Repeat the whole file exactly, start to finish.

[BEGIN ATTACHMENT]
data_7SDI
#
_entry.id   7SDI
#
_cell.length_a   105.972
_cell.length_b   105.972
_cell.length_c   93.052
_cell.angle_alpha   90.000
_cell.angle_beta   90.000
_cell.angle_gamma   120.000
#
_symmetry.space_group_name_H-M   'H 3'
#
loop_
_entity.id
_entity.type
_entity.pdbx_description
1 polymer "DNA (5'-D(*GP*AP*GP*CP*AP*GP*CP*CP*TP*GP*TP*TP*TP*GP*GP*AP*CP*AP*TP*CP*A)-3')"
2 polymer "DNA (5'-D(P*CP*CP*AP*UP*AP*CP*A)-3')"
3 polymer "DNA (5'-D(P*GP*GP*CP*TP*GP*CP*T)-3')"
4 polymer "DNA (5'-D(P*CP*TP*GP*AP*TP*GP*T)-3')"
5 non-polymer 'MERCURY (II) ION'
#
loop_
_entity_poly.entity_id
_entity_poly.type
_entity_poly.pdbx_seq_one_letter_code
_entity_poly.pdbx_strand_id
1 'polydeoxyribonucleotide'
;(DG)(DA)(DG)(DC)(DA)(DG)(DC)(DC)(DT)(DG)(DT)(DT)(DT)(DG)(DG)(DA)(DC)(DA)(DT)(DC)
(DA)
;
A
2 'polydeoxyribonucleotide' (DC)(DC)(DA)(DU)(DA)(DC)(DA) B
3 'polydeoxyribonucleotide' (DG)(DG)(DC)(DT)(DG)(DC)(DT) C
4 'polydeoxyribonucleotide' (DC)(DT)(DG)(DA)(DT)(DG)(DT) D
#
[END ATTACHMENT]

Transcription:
data_7SDI
#
_entry.id   7SDI
#
_cell.length_a   105.972
_cell.length_b   105.972
_cell.length_c   93.052
_cell.angle_alpha   90.000
_cell.angle_beta   90.000
_cell.angle_gamma   120.000
#
_symmetry.space_group_name_H-M   'H 3'
#
loop_
_entity.id
_entity.type
_entity.pdbx_description
1 polymer "DNA (5'-D(*GP*AP*GP*CP*AP*GP*CP*CP*TP*GP*TP*TP*TP*GP*GP*AP*CP*AP*TP*CP*A)-3')"
2 polymer "DNA (5'-D(P*CP*CP*AP*UP*AP*CP*A)-3')"
3 polymer "DNA (5'-D(P*GP*GP*CP*TP*GP*CP*T)-3')"
4 polymer "DNA (5'-D(P*CP*TP*GP*AP*TP*GP*T)-3')"
5 non-polymer 'MERCURY (II) ION'
#
loop_
_entity_poly.entity_id
_entity_poly.type
_entity_poly.pdbx_seq_one_letter_code
_entity_poly.pdbx_strand_id
1 'polydeoxyribonucleotide'
;(DG)(DA)(DG)(DC)(DA)(DG)(DC)(DC)(DT)(DG)(DT)(DT)(DT)(DG)(DG)(DA)(DC)(DA)(DT)(DC)
(DA)
;
A
2 'polydeoxyribonucleotide' (DC)(DC)(DA)(DU)(DA)(DC)(DA) B
3 'polydeoxyribonucleotide' (DG)(DG)(DC)(DT)(DG)(DC)(DT) C
4 'polydeoxyribonucleotide' (DC)(DT)(DG)(DA)(DT)(DG)(DT) D
#